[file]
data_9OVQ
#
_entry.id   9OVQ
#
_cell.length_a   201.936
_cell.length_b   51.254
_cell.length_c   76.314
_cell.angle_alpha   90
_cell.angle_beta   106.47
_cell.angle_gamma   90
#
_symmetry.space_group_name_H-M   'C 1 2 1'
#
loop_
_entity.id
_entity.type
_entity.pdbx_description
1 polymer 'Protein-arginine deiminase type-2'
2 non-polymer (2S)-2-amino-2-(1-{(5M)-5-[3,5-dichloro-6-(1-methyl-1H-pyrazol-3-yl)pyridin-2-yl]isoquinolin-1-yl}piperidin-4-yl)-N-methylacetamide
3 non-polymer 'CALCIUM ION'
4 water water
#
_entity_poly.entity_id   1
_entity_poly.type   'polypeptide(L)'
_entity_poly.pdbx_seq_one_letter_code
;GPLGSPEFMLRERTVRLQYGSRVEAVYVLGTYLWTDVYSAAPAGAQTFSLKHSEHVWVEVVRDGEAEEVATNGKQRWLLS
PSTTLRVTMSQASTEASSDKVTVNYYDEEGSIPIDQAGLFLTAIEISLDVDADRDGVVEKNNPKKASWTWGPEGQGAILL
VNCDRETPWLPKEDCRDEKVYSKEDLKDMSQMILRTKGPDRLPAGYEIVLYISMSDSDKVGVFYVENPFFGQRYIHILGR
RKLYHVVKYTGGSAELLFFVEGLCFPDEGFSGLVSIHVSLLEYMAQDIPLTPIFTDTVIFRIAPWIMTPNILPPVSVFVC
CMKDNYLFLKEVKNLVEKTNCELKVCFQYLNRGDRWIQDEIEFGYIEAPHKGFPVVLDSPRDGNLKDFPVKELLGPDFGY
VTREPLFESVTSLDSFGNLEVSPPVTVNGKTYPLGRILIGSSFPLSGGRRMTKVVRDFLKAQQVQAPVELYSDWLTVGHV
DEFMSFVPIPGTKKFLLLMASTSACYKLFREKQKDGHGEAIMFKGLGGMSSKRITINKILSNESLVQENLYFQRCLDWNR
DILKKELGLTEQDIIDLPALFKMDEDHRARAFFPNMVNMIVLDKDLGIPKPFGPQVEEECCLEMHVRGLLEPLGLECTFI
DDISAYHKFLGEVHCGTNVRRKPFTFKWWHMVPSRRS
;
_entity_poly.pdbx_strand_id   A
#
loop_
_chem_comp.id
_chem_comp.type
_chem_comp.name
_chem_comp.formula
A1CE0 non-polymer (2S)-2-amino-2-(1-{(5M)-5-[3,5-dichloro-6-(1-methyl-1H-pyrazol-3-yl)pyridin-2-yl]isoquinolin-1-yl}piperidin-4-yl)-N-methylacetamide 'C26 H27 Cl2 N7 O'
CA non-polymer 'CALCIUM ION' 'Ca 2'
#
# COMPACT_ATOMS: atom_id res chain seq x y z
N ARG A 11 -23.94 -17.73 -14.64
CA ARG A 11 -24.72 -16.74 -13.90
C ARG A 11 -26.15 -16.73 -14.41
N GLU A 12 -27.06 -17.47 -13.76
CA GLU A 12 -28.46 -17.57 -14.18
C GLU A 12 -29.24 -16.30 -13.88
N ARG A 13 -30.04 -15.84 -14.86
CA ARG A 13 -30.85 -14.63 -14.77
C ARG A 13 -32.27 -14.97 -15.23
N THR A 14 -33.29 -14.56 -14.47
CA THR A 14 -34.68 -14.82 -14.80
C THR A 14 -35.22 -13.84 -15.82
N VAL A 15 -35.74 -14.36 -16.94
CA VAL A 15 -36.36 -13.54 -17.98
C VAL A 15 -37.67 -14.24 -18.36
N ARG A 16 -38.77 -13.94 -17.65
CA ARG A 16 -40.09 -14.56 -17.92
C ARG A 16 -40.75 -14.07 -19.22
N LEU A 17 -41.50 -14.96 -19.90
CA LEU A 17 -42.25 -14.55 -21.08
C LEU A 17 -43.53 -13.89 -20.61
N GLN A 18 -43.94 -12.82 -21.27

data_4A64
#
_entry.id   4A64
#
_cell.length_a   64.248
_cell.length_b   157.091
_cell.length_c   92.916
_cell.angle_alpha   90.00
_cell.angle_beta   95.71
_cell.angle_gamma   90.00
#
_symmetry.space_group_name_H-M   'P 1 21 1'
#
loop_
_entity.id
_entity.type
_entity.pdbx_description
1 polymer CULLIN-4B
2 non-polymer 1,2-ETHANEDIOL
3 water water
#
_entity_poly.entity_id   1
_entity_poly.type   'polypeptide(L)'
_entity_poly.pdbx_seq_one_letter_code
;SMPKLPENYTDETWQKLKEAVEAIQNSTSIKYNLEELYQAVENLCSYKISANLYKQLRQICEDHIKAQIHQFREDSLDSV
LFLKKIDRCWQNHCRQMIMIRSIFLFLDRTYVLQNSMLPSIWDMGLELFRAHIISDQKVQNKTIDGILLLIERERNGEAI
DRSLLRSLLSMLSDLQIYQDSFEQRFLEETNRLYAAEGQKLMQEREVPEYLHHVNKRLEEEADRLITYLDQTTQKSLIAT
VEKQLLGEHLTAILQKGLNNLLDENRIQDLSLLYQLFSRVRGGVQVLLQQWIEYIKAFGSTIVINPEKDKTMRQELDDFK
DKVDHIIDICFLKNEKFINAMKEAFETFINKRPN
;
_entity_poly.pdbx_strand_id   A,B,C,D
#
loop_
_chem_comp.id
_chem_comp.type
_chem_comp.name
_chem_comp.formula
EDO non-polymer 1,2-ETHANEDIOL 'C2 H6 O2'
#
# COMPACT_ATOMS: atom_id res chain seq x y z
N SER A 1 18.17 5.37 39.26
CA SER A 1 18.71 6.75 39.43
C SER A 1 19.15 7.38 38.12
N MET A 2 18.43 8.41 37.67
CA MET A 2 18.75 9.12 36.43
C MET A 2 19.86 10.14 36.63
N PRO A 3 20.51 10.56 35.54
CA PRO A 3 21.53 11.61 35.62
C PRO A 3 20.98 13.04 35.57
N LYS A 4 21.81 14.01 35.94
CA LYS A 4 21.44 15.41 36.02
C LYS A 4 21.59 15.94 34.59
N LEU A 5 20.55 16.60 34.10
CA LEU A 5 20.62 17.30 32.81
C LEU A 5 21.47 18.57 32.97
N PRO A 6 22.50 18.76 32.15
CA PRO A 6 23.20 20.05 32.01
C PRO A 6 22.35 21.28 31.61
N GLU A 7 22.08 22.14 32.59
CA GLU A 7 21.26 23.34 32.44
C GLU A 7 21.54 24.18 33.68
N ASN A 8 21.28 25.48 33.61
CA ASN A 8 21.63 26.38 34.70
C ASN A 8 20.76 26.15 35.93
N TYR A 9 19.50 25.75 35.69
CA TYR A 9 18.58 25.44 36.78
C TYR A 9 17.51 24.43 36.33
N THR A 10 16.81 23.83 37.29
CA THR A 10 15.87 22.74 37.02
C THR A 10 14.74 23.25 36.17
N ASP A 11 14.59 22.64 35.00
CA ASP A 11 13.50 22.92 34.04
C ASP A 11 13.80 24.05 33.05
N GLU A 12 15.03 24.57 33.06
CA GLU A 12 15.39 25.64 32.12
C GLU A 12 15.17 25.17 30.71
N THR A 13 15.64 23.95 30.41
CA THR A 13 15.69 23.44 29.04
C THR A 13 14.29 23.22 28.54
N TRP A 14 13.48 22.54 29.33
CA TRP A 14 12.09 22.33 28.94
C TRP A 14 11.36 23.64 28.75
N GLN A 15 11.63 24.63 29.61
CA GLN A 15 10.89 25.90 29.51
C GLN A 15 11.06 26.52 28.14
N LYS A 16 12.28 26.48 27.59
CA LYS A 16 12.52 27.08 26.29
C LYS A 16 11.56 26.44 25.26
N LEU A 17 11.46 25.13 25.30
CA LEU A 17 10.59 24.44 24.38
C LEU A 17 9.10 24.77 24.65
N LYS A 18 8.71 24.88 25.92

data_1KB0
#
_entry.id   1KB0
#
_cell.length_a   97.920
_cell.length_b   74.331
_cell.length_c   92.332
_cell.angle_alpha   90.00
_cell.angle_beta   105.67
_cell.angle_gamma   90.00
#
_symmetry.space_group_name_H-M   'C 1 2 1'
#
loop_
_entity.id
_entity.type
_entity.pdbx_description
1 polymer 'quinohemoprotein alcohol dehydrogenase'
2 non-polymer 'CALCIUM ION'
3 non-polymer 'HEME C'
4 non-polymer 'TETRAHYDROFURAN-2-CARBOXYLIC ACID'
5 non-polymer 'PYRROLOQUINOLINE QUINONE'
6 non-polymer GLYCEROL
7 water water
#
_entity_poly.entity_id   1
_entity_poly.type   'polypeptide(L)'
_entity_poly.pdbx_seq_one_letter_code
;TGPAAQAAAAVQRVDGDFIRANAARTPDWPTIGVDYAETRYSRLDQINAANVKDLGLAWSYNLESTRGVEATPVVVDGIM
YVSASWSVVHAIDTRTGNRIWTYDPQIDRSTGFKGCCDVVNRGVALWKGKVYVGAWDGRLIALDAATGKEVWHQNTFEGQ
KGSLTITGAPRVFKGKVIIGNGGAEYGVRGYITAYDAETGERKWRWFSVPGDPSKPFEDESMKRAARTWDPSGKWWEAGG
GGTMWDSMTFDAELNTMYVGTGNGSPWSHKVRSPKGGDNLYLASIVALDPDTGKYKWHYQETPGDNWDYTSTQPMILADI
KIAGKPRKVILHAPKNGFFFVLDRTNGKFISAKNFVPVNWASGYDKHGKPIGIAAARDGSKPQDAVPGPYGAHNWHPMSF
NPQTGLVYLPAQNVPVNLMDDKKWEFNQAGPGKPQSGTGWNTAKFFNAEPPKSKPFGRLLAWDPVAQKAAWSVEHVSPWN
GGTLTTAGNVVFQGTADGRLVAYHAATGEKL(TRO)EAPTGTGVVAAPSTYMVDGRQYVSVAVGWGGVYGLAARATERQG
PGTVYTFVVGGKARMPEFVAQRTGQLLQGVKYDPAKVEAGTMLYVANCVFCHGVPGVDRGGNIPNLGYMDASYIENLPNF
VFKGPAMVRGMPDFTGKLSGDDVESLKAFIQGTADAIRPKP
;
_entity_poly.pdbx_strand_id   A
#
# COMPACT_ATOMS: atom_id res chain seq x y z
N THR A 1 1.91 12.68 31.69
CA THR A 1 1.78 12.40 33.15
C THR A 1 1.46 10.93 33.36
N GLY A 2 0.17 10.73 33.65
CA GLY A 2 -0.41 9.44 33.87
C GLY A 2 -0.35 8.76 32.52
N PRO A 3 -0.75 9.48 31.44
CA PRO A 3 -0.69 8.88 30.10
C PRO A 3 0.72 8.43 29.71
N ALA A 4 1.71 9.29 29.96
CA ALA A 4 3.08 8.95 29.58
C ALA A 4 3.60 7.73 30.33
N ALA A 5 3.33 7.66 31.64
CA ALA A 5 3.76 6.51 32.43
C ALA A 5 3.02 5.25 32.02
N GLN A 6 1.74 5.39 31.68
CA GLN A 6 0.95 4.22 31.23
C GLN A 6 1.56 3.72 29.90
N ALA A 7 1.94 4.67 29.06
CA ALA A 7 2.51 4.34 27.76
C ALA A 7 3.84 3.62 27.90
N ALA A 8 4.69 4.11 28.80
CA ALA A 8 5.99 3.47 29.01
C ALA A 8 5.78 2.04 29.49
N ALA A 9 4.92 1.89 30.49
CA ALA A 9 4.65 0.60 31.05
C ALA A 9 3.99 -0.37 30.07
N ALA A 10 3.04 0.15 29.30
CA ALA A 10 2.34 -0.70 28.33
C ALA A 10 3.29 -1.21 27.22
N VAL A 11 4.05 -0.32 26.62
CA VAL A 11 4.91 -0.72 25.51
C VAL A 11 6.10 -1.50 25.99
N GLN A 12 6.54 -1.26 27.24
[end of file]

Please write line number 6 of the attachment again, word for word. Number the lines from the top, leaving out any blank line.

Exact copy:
_cell.length_b   51.254